Arts & Entertainment
Hot August Blues at Oregon Ridge
The Oregon Ridge festival highlights local and national acts.
By Jess Mayhugh. Posted on August 21, 2012
This past Saturday I went up to Oregon Ridge for Hot August Blues, an annual blues and roots festival that always has an impressive lineup. This year included Gov't Mule, Trombone Shorty and Orleans Avenue, Justin Townes Earle, Cris Jacobs Band, and many others.
The cost of the festival ends up being a little steep if you procrastinate (which, let's be honest, many of us do): $49 plus a $9 parking pass. But, if you think about what you're getting, it's not so bad—nearly 12 hours of music on multiple stages in a bucolic setting. The perfect 80-degree weather on Saturday didn't hurt either.
Plus, once inside the festival, the prices really weren't too bad. For $5, you got a 20-oz. cup of Magic Hat, either their IPA or #9, which is pretty much the same price you'd pay at any bar. The food and all the vendors selling everything from dreamcatchers to henna tattoos all seemed reasonable, too.
Some of my favorite performances included JC Brooks & the Uptown Sound, who I've written about before. They played the second stage near the entrance and got a pretty huge crowd that migrated over from the main amphitheater. I wish that the band could have performed on a bigger stage, as their Motown/rockabilly sound could have easily filled the space.
I also liked the international flare of Colombia's Locos Por Juana who played the main stage and seamlessly fused funk, reggae, hip-hop and Latin rhythms to keep the crowd thoroughly entertained. Justin Townes Earle was another favorite of mine, though I think his emotional country-soul ballads might have worked better on a smaller, more intimate stage. But I think his fame (and perhaps, his father Steve Earle's fame, as well) validated his main-stage billing.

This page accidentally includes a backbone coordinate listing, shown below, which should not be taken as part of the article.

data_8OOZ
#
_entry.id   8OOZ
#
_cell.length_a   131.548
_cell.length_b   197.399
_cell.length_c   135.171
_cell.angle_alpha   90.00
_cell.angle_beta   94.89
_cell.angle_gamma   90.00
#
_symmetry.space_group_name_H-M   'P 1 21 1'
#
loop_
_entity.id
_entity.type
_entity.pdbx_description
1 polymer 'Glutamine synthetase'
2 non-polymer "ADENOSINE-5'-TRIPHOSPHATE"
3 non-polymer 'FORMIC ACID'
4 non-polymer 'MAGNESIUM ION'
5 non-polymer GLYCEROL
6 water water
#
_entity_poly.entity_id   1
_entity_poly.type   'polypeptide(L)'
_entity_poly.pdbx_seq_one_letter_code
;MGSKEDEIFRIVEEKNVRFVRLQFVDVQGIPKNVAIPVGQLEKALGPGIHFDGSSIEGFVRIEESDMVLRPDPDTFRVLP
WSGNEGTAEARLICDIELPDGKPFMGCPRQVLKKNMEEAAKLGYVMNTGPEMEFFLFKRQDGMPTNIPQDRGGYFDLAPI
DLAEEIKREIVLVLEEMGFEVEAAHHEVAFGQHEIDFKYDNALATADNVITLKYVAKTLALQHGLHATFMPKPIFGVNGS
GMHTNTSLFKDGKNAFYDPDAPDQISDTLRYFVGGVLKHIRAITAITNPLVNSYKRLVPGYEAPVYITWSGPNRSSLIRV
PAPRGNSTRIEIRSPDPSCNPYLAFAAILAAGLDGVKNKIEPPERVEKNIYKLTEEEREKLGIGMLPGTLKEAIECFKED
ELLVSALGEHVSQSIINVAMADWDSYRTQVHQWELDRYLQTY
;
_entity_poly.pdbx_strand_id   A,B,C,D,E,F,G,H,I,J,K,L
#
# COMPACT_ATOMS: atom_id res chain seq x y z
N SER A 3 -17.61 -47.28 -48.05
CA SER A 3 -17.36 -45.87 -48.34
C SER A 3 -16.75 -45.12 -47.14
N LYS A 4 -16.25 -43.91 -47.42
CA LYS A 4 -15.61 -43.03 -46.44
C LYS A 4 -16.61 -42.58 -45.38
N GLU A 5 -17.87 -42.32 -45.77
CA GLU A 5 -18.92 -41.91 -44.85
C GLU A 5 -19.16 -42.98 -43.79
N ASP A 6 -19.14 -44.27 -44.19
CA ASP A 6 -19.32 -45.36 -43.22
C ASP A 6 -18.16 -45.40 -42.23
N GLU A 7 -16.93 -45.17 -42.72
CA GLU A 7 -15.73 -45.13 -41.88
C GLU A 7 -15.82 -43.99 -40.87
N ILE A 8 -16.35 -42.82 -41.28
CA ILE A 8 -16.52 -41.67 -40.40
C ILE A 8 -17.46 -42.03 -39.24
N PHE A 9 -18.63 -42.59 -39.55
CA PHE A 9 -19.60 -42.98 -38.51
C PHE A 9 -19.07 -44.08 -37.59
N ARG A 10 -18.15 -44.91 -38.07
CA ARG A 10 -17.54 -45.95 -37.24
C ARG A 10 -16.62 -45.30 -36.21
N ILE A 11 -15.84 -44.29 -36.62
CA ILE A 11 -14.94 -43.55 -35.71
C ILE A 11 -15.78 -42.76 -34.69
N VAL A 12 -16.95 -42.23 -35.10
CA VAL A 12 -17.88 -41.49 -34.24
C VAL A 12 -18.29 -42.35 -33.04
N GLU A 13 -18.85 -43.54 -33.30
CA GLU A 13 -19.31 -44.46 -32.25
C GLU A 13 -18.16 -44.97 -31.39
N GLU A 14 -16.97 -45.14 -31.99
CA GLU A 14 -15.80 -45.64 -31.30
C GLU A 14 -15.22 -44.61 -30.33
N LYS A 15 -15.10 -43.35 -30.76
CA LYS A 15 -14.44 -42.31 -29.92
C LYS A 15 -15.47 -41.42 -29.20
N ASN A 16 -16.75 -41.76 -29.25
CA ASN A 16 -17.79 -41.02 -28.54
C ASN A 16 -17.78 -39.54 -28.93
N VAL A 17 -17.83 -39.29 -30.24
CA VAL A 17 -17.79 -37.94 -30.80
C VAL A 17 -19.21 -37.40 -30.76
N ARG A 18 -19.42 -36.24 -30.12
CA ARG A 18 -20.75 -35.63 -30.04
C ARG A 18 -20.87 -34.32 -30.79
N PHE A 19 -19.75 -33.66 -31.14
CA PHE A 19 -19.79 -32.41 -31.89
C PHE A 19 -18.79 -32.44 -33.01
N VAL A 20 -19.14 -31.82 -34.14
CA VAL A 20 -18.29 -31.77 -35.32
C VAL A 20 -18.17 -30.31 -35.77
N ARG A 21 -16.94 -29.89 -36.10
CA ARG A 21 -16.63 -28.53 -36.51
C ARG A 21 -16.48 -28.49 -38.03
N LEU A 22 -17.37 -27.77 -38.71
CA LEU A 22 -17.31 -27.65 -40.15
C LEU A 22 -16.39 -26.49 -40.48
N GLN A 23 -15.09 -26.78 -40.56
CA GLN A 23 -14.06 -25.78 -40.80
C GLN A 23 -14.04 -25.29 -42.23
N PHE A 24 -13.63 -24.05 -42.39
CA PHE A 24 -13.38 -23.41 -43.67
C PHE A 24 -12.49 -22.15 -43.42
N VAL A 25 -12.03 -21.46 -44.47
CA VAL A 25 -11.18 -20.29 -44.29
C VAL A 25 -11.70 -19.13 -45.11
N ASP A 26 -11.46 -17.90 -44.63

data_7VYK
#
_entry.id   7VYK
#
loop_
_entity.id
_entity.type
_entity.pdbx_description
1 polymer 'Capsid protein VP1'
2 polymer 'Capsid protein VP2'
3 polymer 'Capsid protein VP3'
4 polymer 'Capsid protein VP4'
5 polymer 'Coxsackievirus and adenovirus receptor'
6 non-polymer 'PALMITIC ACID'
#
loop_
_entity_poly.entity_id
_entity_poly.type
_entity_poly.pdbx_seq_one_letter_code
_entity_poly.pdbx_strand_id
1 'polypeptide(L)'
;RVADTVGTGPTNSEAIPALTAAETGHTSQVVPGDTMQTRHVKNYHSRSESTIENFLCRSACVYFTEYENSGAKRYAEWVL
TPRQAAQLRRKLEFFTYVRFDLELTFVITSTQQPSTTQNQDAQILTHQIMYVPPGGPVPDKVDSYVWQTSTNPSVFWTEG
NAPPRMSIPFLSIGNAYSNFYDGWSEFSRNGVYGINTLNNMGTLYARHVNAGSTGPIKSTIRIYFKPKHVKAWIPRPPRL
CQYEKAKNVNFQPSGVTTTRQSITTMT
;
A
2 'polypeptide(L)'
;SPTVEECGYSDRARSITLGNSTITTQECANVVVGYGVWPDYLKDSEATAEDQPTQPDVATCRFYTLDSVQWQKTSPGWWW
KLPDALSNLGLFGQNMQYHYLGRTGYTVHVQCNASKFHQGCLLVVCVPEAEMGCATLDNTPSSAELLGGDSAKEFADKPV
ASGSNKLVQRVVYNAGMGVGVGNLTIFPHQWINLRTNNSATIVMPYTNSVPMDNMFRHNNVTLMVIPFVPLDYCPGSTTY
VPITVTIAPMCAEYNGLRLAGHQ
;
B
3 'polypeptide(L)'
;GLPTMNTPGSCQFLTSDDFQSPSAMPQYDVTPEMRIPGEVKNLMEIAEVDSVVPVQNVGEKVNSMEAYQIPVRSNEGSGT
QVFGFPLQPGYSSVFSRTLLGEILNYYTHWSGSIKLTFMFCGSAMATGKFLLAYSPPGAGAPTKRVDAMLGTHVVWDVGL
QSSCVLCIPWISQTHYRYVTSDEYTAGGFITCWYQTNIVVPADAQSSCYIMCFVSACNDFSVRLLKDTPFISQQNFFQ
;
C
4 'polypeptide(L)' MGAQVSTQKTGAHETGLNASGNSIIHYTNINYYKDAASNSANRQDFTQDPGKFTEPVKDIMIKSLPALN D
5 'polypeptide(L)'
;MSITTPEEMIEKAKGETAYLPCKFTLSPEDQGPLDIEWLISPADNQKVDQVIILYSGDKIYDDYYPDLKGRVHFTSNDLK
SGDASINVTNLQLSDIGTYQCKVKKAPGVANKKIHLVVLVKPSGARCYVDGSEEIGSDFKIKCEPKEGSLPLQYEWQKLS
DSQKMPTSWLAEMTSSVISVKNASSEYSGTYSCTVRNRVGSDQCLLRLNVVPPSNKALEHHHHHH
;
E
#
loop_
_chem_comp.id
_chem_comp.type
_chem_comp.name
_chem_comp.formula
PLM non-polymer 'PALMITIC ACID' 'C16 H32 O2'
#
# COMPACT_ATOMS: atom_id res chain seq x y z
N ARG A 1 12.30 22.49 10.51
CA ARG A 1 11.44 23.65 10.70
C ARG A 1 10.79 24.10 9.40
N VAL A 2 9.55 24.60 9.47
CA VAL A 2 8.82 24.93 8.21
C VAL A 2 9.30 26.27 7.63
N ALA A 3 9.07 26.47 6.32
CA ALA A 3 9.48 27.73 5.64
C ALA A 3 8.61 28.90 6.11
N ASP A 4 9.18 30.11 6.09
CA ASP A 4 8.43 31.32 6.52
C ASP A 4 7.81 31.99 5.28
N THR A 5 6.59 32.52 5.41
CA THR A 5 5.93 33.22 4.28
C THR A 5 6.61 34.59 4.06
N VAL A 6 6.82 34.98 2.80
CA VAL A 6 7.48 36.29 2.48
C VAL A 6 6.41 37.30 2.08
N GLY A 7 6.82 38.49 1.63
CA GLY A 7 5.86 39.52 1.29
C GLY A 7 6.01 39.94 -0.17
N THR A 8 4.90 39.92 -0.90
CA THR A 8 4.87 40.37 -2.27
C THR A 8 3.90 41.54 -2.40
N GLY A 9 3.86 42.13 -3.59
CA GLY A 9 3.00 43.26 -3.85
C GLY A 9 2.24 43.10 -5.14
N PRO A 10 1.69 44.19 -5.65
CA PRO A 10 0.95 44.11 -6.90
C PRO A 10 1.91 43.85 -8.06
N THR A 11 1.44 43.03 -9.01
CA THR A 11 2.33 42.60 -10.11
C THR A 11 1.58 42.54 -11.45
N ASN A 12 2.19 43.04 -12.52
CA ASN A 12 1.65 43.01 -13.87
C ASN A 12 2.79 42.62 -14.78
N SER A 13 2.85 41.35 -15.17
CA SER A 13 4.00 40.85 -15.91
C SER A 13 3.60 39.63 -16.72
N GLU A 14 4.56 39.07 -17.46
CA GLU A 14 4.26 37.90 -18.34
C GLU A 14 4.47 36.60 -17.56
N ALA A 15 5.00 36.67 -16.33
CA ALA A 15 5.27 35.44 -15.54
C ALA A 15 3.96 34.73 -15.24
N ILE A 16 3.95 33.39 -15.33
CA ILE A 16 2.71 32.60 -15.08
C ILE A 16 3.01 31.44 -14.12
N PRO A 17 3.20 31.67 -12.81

A band I was really excited for, who lived up to the hype, was Trombone Shorty and Orleans Avenue, pictured. They had all of the old-school jazz, funk, and soul you'd expect from a New Orleans group—but also merged it with some hard rock and hip-hop. They reminded me of a Louisiana version of The Roots. Check out their 2011 release For True to get an idea.
All told, the festival is a great excuse to plop down your camping chair and listen to some of the most talented national acts touring right now—all in a beautiful, natural amphitheater just a half-an-hour away from the city.
[Image: courtesy of Jordan August Photography]
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